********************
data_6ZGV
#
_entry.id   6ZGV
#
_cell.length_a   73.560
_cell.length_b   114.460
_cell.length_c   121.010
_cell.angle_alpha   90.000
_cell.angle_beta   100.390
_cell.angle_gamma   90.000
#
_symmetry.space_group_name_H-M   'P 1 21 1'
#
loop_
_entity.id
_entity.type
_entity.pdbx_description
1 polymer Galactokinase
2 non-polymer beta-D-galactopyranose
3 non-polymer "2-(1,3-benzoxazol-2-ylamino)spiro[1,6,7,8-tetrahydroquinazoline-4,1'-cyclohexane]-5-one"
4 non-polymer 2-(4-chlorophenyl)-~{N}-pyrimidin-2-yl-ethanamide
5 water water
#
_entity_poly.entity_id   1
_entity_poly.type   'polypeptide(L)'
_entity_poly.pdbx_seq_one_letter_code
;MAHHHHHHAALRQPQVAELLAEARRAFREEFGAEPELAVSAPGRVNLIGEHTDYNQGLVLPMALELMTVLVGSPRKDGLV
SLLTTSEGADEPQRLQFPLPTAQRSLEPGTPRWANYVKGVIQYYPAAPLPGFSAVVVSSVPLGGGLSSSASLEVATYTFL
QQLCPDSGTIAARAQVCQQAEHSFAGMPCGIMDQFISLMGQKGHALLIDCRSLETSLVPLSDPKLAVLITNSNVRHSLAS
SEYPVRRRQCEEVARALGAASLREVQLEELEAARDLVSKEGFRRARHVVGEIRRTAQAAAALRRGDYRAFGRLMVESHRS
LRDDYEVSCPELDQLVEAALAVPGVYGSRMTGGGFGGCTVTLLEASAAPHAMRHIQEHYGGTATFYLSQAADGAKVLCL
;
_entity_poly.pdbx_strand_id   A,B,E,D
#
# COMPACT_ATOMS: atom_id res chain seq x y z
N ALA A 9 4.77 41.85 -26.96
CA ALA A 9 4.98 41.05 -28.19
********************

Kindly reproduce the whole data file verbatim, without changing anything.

data_6ZGV
#
_entry.id   6ZGV
#
_cell.length_a   73.560
_cell.length_b   114.460
_cell.length_c   121.010
_cell.angle_alpha   90.000
_cell.angle_beta   100.390
_cell.angle_gamma   90.000
#
_symmetry.space_group_name_H-M   'P 1 21 1'
#
loop_
_entity.id
_entity.type
_entity.pdbx_description
1 polymer Galactokinase
2 non-polymer beta-D-galactopyranose
3 non-polymer "2-(1,3-benzoxazol-2-ylamino)spiro[1,6,7,8-tetrahydroquinazoline-4,1'-cyclohexane]-5-one"
4 non-polymer 2-(4-chlorophenyl)-~{N}-pyrimidin-2-yl-ethanamide
5 water water
#
_entity_poly.entity_id   1
_entity_poly.type   'polypeptide(L)'
_entity_poly.pdbx_seq_one_letter_code
;MAHHHHHHAALRQPQVAELLAEARRAFREEFGAEPELAVSAPGRVNLIGEHTDYNQGLVLPMALELMTVLVGSPRKDGLV
SLLTTSEGADEPQRLQFPLPTAQRSLEPGTPRWANYVKGVIQYYPAAPLPGFSAVVVSSVPLGGGLSSSASLEVATYTFL
QQLCPDSGTIAARAQVCQQAEHSFAGMPCGIMDQFISLMGQKGHALLIDCRSLETSLVPLSDPKLAVLITNSNVRHSLAS
SEYPVRRRQCEEVARALGAASLREVQLEELEAARDLVSKEGFRRARHVVGEIRRTAQAAAALRRGDYRAFGRLMVESHRS
LRDDYEVSCPELDQLVEAALAVPGVYGSRMTGGGFGGCTVTLLEASAAPHAMRHIQEHYGGTATFYLSQAADGAKVLCL
;
_entity_poly.pdbx_strand_id   A,B,E,D
#
# COMPACT_ATOMS: atom_id res chain seq x y z
N ALA A 9 4.77 41.85 -26.96
CA ALA A 9 4.98 41.05 -28.19